“For as long as there have been stages and screens, disability and disfigurement have been used as visual shorthand for evildoing — a nod to the audience that a character was a baddie to be feared. But disability rights advocates say this amounts not just to lazy storytelling but stereotyping, further marginalizing an already stigmatized community that is rarely represented onscreen.”
It is tempting to just dismiss this with a curt, “OK, well let’s see the disability rights advocates make their own action movies and horror movies and see how those do at the box office. They want to make “Frankenstein” with a monster that looks like a male model? Good luck to them, and the backers who provide millions of dollars for the production. If they can remake “Phantom of the Opera” and explain why he wears a mask if he doesn’t look like this…
The Times solemn article about the “Witches” “cat hands” controversy is titled, “‘Scary is how you act, not look,’ disability advocates tell film-makers.” If the Times wasn’t virtue signaling, it would have followed this with “‘And what the hell do you know about it?,'” film-makers reply.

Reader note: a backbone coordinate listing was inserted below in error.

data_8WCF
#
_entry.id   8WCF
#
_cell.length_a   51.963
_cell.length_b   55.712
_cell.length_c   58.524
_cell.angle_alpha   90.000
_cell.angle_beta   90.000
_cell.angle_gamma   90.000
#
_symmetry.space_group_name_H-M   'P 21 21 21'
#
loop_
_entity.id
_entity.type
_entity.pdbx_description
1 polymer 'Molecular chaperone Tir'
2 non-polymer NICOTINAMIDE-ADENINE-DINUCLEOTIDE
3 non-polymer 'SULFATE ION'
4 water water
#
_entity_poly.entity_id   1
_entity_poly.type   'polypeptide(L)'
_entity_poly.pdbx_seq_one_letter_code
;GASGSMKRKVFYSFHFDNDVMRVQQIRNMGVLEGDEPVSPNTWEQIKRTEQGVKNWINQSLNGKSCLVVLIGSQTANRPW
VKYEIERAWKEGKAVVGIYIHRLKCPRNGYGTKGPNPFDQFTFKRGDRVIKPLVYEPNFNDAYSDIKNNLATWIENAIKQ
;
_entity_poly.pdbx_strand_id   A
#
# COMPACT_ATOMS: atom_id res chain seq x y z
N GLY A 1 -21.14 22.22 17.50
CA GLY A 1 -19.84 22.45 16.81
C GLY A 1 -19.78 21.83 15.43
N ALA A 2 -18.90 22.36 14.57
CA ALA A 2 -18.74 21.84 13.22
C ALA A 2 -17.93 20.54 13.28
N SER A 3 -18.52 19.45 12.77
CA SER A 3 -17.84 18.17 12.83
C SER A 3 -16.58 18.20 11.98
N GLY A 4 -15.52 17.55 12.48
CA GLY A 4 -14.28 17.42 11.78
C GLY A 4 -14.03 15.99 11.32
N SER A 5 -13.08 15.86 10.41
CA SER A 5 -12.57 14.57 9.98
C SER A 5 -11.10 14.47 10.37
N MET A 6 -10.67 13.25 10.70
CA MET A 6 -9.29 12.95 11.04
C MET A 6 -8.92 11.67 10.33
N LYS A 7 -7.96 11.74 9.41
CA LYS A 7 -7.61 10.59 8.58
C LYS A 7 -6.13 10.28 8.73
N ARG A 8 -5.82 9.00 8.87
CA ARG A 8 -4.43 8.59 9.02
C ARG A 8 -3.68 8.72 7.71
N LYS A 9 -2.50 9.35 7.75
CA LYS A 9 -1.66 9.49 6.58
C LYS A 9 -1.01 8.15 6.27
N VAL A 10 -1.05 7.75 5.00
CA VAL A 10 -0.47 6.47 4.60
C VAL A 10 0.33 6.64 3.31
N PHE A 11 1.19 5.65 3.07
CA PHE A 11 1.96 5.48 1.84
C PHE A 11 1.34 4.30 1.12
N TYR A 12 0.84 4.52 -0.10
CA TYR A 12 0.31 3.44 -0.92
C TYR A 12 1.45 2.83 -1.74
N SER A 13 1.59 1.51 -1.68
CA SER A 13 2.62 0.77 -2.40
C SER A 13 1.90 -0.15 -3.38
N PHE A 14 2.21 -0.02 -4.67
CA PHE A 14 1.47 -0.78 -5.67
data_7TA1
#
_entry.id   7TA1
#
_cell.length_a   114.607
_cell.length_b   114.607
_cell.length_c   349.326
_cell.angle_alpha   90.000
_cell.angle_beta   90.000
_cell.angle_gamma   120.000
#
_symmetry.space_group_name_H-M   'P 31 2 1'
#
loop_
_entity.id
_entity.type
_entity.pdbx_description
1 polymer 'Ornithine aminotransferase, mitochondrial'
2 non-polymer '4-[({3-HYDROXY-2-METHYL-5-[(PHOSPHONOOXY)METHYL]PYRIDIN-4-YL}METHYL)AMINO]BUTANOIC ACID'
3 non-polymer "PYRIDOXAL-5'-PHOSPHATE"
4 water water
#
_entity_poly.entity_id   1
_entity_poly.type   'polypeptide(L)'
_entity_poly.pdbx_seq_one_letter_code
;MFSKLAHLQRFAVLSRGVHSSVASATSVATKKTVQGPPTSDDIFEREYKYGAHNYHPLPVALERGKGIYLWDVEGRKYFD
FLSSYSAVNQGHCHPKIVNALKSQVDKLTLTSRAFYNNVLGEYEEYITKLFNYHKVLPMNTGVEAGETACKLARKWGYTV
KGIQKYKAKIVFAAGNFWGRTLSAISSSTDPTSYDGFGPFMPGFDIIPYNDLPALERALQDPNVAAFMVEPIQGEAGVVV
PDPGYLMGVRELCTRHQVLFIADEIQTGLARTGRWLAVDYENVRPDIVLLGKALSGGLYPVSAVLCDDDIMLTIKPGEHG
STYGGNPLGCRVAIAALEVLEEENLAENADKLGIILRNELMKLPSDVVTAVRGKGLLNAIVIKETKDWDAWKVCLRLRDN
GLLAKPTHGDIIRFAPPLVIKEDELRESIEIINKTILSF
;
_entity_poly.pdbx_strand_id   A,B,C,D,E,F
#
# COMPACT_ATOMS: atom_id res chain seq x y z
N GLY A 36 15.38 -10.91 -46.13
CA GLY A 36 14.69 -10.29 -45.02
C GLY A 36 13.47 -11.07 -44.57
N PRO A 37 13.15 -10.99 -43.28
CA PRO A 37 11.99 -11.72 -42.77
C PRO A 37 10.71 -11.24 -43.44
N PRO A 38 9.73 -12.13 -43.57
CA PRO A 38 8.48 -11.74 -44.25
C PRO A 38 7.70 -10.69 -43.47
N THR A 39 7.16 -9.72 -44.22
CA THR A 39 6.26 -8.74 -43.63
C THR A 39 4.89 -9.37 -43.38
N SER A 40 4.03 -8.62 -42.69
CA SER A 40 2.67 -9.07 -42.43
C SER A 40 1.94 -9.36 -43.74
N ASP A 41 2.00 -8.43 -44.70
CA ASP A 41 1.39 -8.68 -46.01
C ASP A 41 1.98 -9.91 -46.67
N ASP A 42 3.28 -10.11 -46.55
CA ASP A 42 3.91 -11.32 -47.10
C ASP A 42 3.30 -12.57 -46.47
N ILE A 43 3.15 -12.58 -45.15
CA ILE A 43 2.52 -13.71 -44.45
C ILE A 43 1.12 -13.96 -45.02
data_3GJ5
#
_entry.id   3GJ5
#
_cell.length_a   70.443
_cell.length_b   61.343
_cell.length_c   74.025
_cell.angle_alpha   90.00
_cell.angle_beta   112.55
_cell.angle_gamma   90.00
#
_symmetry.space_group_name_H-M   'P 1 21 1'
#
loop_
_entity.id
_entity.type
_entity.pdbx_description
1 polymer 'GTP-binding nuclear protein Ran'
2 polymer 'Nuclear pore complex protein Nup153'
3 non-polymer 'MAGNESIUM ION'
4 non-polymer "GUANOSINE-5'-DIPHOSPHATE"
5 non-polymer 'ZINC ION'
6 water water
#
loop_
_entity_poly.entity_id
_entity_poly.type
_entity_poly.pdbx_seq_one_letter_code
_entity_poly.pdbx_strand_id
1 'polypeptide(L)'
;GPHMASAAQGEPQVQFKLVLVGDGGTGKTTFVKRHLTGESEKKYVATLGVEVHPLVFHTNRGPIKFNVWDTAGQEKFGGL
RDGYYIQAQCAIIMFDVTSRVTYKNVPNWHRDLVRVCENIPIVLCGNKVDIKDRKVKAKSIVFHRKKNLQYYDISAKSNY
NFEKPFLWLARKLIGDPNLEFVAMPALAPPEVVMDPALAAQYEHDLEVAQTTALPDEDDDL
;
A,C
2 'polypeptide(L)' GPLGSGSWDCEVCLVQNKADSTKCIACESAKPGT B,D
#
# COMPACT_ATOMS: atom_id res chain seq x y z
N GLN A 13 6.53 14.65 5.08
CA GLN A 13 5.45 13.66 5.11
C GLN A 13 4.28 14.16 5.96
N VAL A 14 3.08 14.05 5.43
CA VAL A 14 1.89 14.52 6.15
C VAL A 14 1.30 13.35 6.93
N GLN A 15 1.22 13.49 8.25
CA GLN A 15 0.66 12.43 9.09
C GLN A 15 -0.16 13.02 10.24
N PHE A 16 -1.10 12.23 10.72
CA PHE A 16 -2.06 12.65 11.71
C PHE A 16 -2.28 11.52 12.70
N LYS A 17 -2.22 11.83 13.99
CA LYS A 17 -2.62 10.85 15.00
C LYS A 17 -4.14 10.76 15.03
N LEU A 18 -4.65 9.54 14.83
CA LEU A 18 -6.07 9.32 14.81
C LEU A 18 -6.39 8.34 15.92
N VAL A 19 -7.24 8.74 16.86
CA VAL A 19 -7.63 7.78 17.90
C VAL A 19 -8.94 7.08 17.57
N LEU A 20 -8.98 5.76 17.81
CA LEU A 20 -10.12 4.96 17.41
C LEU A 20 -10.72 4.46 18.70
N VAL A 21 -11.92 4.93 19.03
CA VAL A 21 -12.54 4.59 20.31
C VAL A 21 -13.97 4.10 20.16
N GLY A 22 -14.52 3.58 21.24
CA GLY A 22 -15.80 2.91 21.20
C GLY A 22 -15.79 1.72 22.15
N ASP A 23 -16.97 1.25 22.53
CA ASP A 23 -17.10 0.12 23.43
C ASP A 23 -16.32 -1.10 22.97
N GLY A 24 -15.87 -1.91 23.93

The problem with “The Witches” is that it depicted Ann Hathaway’s villainous head-witch “with hands that were wizened and disfigured, with two fingers and a thumb on each,” as the original story described them. They were intended to evoke cat claws, but disability activists saw them as a slur on ectrodactyly, a deformity that afflicts approximately 1 in every 90,000 Americans, or .001%.
I wonder how many Americans suffer from “Phantom Face”?
Intones the Times,
For as long as there have been stages and screens, disability and disfigurement have been used as visual shorthand for evildoing — a nod to the audience that a character was a baddie to be feared. But disability rights advocates say this amounts not just to lazy storytelling but stereotyping, further marginalizing an already stigmatized community that is rarely represented onscreen….